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J Clin Nurs. 2019 Apr;28(7-8):1156-1163. doi: 10.1111/jocn.14719. Epub 2018 Dec 10.

A qualitative exploration of social and environmental factors affecting diet and activity in knee replacement patients.

Author information

1
Department of Preventive Medicine, Feinberg School of Medicine, Northwestern University, Chicago, Illinois.
2
Division of General Internal Medicine and Geriatrics, Department of Medicine, Feinberg School of Medicine, Northwestern University, Chicago, Illinois.
3
Department of Exercise Science, Arnold School of Public Health, University of South Carolina, Columbia, South Carolina.

Abstract

AIMS AND OBJECTIVES:

To examine perceived social and environmental barriers and facilitators for healthy eating and activity before and after knee replacement.

BACKGROUND:

Many patients undergoing knee replacement surgery are overweight or obese. While obesity treatment guidelines encourage diet and activity modifications, gaps exist in understanding social and environmental determinants of these behaviours for knee replacement patients. Identifying these determinants is critical for treatment, as they are likely amplified due to patients' mobility limitations, the nature of surgery and reliance on others during recovery.

DESIGN:

This qualitative study used semi-structured interviews.

METHODS:

Twenty patients (M = 64.7 ± 9.8 years, 45% female, 90% Caucasian, body mass index 30.8 ± 5.5 kg/m2 ) who were scheduled for or had recently undergone knee replacement were interviewed. Participants were asked to identify social and environmental factors that made it easier or harder to engage in healthy eating or physical activity. Deidentified transcripts were analysed via constant comparative analysis to identify barriers and facilitators to healthy eating and activity. This paper was written in accordance with COnsolidated criteria for REporting Qualitative research standards.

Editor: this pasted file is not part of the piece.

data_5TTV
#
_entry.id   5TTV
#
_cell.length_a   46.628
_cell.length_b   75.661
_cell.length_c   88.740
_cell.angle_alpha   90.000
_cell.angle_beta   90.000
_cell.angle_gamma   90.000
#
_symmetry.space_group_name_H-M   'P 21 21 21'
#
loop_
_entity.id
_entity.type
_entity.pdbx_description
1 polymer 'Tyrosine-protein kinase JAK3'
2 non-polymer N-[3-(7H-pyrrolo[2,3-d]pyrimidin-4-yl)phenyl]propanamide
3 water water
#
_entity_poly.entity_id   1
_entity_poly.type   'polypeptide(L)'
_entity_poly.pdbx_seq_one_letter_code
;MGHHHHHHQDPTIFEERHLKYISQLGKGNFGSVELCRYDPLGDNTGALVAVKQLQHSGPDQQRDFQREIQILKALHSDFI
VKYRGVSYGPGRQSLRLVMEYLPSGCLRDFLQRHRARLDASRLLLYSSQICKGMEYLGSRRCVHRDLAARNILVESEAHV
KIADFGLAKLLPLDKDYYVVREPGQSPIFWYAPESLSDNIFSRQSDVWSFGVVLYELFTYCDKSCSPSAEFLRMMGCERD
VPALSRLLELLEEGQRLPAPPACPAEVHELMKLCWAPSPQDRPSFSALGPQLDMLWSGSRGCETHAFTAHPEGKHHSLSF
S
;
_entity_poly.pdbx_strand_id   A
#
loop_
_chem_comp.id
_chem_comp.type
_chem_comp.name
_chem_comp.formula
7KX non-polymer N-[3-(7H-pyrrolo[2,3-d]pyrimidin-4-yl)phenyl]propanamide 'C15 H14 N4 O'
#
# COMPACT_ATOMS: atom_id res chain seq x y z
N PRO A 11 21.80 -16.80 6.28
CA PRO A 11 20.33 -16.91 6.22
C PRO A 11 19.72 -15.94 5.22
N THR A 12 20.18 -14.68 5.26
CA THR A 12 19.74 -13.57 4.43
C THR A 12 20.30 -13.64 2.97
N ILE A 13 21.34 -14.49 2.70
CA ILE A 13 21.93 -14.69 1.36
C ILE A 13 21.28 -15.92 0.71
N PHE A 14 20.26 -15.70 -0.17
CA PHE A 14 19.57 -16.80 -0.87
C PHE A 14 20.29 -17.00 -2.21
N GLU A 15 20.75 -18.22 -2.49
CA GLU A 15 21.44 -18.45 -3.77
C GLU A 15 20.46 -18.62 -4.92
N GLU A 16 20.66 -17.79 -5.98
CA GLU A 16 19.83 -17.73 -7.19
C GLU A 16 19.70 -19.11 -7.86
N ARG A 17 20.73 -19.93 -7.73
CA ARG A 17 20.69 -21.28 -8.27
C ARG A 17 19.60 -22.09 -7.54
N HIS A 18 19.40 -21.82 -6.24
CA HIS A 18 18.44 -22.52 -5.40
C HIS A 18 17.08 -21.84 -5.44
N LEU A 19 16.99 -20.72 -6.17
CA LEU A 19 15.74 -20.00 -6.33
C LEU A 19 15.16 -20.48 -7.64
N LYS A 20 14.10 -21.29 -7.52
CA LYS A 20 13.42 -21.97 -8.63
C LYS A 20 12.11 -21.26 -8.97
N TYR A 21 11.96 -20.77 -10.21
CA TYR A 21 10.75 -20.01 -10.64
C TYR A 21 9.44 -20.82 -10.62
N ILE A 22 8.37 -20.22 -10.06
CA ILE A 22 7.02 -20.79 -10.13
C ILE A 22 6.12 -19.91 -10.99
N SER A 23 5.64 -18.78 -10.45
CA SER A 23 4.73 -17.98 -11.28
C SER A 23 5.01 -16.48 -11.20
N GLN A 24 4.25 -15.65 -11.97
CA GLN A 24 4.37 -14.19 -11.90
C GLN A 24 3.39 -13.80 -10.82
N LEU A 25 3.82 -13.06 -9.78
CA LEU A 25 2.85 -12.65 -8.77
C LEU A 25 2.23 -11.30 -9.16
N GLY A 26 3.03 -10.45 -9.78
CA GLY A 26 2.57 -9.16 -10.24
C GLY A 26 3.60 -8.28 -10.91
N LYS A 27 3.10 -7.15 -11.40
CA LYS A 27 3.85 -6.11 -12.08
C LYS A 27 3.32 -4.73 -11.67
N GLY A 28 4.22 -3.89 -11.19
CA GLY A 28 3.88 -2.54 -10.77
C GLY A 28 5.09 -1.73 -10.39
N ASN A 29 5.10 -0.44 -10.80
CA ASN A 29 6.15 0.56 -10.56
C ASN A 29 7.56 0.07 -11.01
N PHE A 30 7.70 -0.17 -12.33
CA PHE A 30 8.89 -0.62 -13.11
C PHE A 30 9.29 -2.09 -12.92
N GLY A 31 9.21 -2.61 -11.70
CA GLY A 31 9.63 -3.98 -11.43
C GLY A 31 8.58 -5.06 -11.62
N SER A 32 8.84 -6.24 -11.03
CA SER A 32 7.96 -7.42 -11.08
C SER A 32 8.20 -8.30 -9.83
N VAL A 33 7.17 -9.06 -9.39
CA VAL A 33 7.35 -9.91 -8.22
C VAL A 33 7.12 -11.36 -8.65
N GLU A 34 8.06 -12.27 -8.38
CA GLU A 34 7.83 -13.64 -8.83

RESULTS:

Identified social and environmental healthy eating barriers included availability of unhealthy food and attending social gatherings; facilitators included availability of healthy food, keeping unhealthy options "out of sight," and social support. Weather was the primary activity barrier, while facilitators included access to physical activity opportunities and social support.

CONCLUSIONS:

Results provide salient factors for consideration by clinicians and behavioural programmes targeting diet, activity, and weight management, and patient variables to consider when tailoring interventions.

RELEVANCE TO CLINICAL PRACTICE:

Practitioners treating knee replacement patients would be aided by an understanding of patients' perceived social and environmental factors that impede or facilitate surgical progress. Particularly for those directly interacting with patients, like nurses, physiotherapists, or other professionals, support from health professionals appears to be a strong facilitator of adherence to diet and increased activity.

KEYWORDS:

eating; exercise intervention; health psychology; knee replacement; qualitative study

PMID:
30461097
PMCID:
PMC6521972
DOI:
10.1111/jocn.14719
[Indexed for MEDLINE]
Free PMC Article

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